2000 AMC 12 Problems/Problem 12
Contents
Problem
Let [mathjax]A, M,[/mathjax] and [mathjax]C[/mathjax] be nonnegative integers such that [mathjax]A + M + C=12[/mathjax]. What is the maximum value of [mathjax]A \cdot M \cdot C + A \cdot M + M \cdot C + A \cdot C[/mathjax]?
[katex] \mathrm{(A) \ 62 } \qquad \mathrm{(B) \ 72 } \qquad \mathrm{(C) \ 92 } \qquad \mathrm{(D) \ 102 } \qquad \mathrm{(E) \ 112 } [/katex]
Solution 1
It is not hard to see that Since , we can rewrite this as So we wish to maximize Which is largest when all the factors are equal (consequence of AM-GM). Since , we set Which gives us so the answer is
Solution 2 (Nonrigorous)
If you know that to maximize your result you have to make the numbers as close together as possible, (for example to maximize area for a polygon make it a square) then you can try to make and as close as possible. In this case, they would all be equal to , so , .
Solution 3 (Answer Choices)
Assume , , and are equal to . Since the resulting value of will be and this is the largest answer choice, our answer is .
Solution 4 (Semi-rigorous)
Given that , , and are nonnegative integers, it should be intuitive that maximizing maximizes . We thus only need to maximize . By the AM-GM Inequality, with equality if and only if . Note that the maximum of occurs under the equality condition --- hence, all three variables are equal. The rest of the problem is smooth sailing; implies that , so The answer is thus , as required.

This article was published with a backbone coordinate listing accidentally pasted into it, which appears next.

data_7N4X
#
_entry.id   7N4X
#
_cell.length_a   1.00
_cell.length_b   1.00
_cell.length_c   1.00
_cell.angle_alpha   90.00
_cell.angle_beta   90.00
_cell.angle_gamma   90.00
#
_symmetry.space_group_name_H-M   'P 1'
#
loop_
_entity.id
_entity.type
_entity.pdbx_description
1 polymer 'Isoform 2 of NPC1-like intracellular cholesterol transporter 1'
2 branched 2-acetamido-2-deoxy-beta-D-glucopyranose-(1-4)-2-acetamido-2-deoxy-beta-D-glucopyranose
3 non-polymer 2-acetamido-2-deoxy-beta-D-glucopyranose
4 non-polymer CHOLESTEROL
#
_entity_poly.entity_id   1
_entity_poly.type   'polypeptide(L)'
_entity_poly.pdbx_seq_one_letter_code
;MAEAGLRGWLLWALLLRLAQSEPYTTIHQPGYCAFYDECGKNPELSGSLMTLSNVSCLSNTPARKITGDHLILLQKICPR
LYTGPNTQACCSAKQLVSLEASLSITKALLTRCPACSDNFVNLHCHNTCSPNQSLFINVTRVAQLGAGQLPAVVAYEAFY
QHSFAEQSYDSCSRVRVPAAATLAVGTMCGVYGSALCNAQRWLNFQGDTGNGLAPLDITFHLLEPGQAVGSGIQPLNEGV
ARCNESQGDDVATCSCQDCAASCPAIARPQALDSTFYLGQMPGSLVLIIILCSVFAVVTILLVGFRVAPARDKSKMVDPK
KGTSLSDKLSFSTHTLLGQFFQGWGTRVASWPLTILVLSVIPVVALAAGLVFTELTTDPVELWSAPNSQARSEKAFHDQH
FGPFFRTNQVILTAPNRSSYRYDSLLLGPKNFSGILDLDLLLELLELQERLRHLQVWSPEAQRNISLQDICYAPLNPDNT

Solution 5 (Double AM-GM)
We start off the same way as Solution 4, using AM-GM to observe that . We then observe that
, since .
We can use the AM-GM inequality again, this time observing that
Since , . We then plug this in to yield
Thus, . We now revisit the original equation that we wish to maximize. Since we know , we now have upper bounds on both of our unruly terms. Plugging both in results in
Solution 6 (Optimization)
The largest number for our value would be So and or
~BowenNa
Video Solution
See also
2000 AMC 12 (Problems • Answer Key • Resources) | |
Preceded by Problem 11 |
Followed by Problem 13 |
1 • 2 • 3 • 4 • 5 • 6 • 7 • 8 • 9 • 10 • 11 • 12 • 13 • 14 • 15 • 16 • 17 • 18 • 19 • 20 • 21 • 22 • 23 • 24 • 25 | |
All AMC 12 Problems and Solutions |
The problems on this page are copyrighted by the Mathematical Association of America's American Mathematics Competitions.